Other safe harbor provisions under the Anti-Kickback Statute apply to transactions and relationships including (but not limited to):
- Investment Interests
- Management contracts
- Practitioner recruitment
- Price reductions
- Sale of healthcare practice
- Waivers of copayments, coinsurance, and deductibles
Anti-Kickback Statute Compliance: Do You Need to Secure Protection under an Anti-Kickback Statute Safe Harbor?
Compliance with the Anti-Kickback Statute can be difficult and the consequences of failure to comply can be extreme. Any time parties base the legality of a healthcare transaction on a safe harbor and anytime the Anti-Kickback Statute may apply, it is strongly recommended to consult with experienced attorneys to make sure the transaction will not draw the attention of law enforcement. If your healthcare practice or business is under investigation for alleged violations of the Anti-Kickback Statute, you need experienced legal representation. Dr. Nick Oberheiden is an experienced healthcare fraud defense law attorney who is seasoned in AKS investigations. To learn more about the safe harbor protections you may have available, call Oberheiden, P.C. at 888-680-1745 or request a free consultation with Dr. Oberheiden online now.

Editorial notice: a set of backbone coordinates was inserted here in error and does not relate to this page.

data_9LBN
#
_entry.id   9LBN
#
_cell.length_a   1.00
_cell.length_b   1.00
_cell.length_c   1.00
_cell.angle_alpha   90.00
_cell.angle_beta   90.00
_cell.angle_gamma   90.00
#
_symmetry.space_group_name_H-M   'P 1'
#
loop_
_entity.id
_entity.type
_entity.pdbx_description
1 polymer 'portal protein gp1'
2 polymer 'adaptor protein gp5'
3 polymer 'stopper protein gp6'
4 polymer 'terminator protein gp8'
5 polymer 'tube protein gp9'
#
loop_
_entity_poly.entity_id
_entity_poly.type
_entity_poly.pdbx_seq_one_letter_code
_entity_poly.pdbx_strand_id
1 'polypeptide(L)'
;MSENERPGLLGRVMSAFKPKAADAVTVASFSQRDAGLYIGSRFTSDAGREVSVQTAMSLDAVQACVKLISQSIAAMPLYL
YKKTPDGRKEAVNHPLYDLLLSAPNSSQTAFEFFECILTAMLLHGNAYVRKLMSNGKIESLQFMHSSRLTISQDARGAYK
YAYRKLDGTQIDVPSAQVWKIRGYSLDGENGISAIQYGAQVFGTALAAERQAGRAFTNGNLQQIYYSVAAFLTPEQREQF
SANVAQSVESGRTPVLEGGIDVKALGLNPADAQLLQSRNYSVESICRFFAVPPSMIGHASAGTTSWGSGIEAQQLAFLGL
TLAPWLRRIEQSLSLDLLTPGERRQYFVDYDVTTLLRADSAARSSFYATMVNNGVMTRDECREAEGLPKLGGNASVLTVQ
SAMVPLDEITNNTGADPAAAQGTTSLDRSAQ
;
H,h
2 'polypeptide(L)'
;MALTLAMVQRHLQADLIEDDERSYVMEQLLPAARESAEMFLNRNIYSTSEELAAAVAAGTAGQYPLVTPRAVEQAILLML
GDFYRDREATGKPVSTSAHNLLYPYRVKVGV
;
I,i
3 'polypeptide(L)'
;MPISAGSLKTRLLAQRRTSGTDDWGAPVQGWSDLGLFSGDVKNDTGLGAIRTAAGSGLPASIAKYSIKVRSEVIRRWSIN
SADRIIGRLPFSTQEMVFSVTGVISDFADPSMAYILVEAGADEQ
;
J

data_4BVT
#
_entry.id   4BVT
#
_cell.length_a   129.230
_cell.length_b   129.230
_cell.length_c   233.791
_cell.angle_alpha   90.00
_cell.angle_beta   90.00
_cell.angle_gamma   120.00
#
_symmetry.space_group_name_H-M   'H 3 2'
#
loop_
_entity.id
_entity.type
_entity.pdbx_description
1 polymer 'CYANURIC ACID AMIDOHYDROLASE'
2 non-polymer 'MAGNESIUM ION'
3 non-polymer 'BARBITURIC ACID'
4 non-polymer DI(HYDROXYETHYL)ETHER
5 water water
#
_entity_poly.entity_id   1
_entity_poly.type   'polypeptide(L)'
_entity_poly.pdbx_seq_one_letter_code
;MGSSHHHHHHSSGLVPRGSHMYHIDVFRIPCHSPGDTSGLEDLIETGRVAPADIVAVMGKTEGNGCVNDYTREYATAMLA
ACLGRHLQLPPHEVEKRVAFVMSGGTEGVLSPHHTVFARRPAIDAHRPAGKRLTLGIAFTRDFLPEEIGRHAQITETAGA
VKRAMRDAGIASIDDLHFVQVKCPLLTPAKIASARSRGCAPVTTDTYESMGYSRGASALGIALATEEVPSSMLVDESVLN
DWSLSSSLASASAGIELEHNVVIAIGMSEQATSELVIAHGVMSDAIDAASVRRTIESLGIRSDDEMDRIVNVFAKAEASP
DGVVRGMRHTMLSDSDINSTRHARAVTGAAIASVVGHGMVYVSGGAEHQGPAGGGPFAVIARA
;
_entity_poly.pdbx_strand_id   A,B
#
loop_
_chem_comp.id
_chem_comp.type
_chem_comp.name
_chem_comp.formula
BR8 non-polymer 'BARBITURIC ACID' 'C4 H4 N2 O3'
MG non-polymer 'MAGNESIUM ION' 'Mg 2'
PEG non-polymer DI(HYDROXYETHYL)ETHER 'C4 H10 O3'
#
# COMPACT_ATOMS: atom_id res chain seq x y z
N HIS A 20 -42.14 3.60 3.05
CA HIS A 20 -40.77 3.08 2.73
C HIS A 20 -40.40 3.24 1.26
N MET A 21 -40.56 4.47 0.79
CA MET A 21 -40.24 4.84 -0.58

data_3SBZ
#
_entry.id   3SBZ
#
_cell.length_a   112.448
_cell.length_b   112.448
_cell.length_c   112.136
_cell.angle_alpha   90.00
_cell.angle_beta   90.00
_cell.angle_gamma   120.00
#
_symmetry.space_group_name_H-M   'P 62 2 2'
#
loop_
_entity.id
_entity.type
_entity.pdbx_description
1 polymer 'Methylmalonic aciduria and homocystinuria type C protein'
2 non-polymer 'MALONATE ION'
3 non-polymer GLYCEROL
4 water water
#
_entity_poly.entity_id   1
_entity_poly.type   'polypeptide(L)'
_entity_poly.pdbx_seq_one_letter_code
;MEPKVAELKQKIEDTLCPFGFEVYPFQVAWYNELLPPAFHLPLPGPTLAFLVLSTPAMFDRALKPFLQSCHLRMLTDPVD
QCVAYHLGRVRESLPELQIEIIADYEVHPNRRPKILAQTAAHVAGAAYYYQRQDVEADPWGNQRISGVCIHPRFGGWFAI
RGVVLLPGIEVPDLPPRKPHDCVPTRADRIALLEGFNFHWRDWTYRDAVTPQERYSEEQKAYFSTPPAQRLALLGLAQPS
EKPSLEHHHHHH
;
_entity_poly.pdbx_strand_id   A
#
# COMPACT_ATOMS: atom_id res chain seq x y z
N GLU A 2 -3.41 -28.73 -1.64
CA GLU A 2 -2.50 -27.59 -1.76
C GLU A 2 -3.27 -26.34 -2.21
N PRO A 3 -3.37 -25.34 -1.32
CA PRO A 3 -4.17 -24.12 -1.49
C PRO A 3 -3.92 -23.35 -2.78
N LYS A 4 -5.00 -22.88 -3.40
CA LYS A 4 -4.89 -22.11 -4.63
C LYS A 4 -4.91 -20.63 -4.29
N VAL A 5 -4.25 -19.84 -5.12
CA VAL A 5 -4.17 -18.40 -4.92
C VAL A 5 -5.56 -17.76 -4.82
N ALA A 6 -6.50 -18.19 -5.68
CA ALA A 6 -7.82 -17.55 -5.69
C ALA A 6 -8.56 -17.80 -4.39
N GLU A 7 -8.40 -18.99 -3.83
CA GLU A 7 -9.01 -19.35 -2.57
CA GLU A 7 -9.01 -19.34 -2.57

Nick Oberheiden represents clients on both corporate compliance and in federal healthcare investigations. Dr. Oberheiden’s profound healthcare law understanding has allowed him to achieve no civil and no criminal liability results for physicians and healthcare executives in proceedings before the Office of Inspector General (OIG), the Department of Health and Human Services (HHS), the Department of Justice (DOJ), and the Department of Labor (DOL), and he has defended Stark Law, False Claims Act, and Anti-Kickback cases across the country.